public class MvcApplication : HttpApplication, IUnityContainerAccessor{    IUnityContainer container;        public IUnityContainer Container    {        get { return container; }    }    public void Application_Start()    {        this.container = new UnityContainer();        // this.container.RegisterTypes etc    }

The container was being configured fine in Application_Start, but then UnityControllerFactory would throw “The container seems to be unavailable in your HttpApplication subclass” exceptions every time you tried to load a page — this.container was somehow null again.

After doing a little digging and finding this article where someone had the same problem with Winsdor, it seems ASP.NET will create multiple HttpApplication instances when parallel requests are received. However, Application_Start only gets called once, so anything you would like to share between multiple instances (e.g. your IoC container) must be static:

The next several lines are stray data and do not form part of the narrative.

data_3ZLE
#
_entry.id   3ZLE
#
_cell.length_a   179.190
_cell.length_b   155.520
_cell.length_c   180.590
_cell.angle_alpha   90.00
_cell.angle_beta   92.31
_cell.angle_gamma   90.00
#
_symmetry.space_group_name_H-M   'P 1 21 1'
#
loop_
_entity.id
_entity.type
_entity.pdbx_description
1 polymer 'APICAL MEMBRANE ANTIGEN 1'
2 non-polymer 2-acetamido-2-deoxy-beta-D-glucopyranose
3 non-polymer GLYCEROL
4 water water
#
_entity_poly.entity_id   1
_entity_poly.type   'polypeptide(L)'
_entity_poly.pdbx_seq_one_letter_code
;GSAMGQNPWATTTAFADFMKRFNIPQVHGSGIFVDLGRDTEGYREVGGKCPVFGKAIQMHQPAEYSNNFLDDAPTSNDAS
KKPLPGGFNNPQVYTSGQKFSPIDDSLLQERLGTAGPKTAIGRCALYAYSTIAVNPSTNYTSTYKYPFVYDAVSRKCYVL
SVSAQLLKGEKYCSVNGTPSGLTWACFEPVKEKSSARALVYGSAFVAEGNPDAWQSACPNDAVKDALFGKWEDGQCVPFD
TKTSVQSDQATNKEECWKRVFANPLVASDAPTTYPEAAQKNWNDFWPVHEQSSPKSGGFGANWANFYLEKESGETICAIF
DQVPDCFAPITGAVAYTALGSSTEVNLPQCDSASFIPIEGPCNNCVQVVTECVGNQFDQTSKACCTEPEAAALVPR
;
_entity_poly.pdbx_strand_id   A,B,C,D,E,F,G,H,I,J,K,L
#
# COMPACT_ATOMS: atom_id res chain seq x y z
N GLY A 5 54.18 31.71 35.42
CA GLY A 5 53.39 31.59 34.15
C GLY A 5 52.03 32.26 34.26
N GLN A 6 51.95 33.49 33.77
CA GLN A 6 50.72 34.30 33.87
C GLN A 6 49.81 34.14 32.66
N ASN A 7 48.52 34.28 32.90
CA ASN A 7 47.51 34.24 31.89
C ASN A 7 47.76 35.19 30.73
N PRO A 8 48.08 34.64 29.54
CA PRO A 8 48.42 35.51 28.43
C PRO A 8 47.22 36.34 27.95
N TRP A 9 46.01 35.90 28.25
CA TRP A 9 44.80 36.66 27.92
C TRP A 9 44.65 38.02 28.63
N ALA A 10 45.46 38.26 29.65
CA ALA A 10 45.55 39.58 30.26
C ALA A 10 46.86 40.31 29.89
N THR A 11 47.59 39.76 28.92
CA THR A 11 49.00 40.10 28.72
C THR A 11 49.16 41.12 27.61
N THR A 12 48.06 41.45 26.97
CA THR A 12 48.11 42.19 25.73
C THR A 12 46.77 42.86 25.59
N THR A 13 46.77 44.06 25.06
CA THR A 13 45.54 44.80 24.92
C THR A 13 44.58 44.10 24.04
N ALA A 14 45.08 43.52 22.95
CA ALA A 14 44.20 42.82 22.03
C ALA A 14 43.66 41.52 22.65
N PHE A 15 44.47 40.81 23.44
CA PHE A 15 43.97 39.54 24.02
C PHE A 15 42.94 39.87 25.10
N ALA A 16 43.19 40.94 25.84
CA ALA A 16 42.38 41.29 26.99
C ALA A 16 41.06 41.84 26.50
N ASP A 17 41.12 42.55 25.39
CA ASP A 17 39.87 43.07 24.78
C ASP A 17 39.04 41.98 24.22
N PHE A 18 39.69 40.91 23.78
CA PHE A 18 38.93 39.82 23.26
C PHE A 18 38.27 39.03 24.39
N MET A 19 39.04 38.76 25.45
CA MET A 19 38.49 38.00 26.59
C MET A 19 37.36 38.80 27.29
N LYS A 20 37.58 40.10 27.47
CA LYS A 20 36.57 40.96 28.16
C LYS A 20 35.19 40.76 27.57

public class MvcApplication : HttpApplication, IUnityContainerAccessor{    static IUnityContainer container; // good    IUnityContainer container; // bad, not shared between HttpApplication instances        public IUnityContainer Container    {        get { return container; }    }

Back to basics: exception handling in .NET

Back to basics: exception handling in .NET

Following on from my article on good source control check-in habits, I’ve got a few tips I’d like to share on exceptions in .NET. These are basically all responses to things I’ve seen done in production code before.

Write a method that throws — don’t return success/failure codes

Here’s a C function I wrote a couple of years ago for an application a couple of years back that listens for messages via UDP: